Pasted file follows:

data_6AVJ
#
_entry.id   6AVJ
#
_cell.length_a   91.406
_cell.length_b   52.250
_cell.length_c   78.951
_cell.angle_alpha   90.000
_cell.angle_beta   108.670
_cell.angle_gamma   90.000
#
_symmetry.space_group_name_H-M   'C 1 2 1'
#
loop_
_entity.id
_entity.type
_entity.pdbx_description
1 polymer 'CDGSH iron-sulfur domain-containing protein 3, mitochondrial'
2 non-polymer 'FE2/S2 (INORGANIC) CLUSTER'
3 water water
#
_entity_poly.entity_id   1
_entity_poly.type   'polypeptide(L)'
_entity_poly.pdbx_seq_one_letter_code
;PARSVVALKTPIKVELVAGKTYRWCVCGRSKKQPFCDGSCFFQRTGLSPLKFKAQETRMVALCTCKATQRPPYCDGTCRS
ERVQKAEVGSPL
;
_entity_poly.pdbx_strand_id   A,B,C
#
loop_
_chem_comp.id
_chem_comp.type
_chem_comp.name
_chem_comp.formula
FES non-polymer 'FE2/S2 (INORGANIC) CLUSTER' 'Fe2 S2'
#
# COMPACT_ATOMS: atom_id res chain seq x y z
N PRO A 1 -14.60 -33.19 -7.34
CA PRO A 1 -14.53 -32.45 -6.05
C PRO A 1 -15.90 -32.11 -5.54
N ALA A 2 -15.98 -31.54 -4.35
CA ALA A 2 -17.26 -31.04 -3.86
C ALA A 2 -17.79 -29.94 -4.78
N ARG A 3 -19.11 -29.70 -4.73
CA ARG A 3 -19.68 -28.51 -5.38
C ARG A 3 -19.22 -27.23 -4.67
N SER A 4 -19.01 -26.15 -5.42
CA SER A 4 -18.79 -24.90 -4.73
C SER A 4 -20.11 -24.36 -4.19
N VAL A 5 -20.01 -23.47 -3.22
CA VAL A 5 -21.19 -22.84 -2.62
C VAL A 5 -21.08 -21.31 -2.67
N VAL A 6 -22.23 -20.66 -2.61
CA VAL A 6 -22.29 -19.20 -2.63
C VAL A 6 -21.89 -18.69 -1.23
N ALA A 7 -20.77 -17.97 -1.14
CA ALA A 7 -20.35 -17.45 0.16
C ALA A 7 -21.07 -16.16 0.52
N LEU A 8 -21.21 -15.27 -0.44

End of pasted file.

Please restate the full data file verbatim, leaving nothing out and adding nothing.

data_6AVJ
#
_entry.id   6AVJ
#
_cell.length_a   91.406
_cell.length_b   52.250
_cell.length_c   78.951
_cell.angle_alpha   90.000
_cell.angle_beta   108.670
_cell.angle_gamma   90.000
#
_symmetry.space_group_name_H-M   'C 1 2 1'
#
loop_
_entity.id
_entity.type
_entity.pdbx_description
1 polymer 'CDGSH iron-sulfur domain-containing protein 3, mitochondrial'
2 non-polymer 'FE2/S2 (INORGANIC) CLUSTER'
3 water water
#
_entity_poly.entity_id   1
_entity_poly.type   'polypeptide(L)'
_entity_poly.pdbx_seq_one_letter_code
;PARSVVALKTPIKVELVAGKTYRWCVCGRSKKQPFCDGSCFFQRTGLSPLKFKAQETRMVALCTCKATQRPPYCDGTCRS
ERVQKAEVGSPL
;
_entity_poly.pdbx_strand_id   A,B,C
#
loop_
_chem_comp.id
_chem_comp.type
_chem_comp.name
_chem_comp.formula
FES non-polymer 'FE2/S2 (INORGANIC) CLUSTER' 'Fe2 S2'
#
# COMPACT_ATOMS: atom_id res chain seq x y z
N PRO A 1 -14.60 -33.19 -7.34
CA PRO A 1 -14.53 -32.45 -6.05
C PRO A 1 -15.90 -32.11 -5.54
N ALA A 2 -15.98 -31.54 -4.35
CA ALA A 2 -17.26 -31.04 -3.86
C ALA A 2 -17.79 -29.94 -4.78
N ARG A 3 -19.11 -29.70 -4.73
CA ARG A 3 -19.68 -28.51 -5.38
C ARG A 3 -19.22 -27.23 -4.67
N SER A 4 -19.01 -26.15 -5.42
CA SER A 4 -18.79 -24.90 -4.73
C SER A 4 -20.11 -24.36 -4.19
N VAL A 5 -20.01 -23.47 -3.22
CA VAL A 5 -21.19 -22.84 -2.62
C VAL A 5 -21.08 -21.31 -2.67
N VAL A 6 -22.23 -20.66 -2.61
CA VAL A 6 -22.29 -19.20 -2.63
C VAL A 6 -21.89 -18.69 -1.23
N ALA A 7 -20.77 -17.97 -1.14
CA ALA A 7 -20.35 -17.45 0.16
C ALA A 7 -21.07 -16.16 0.52
N LEU A 8 -21.21 -15.27 -0.44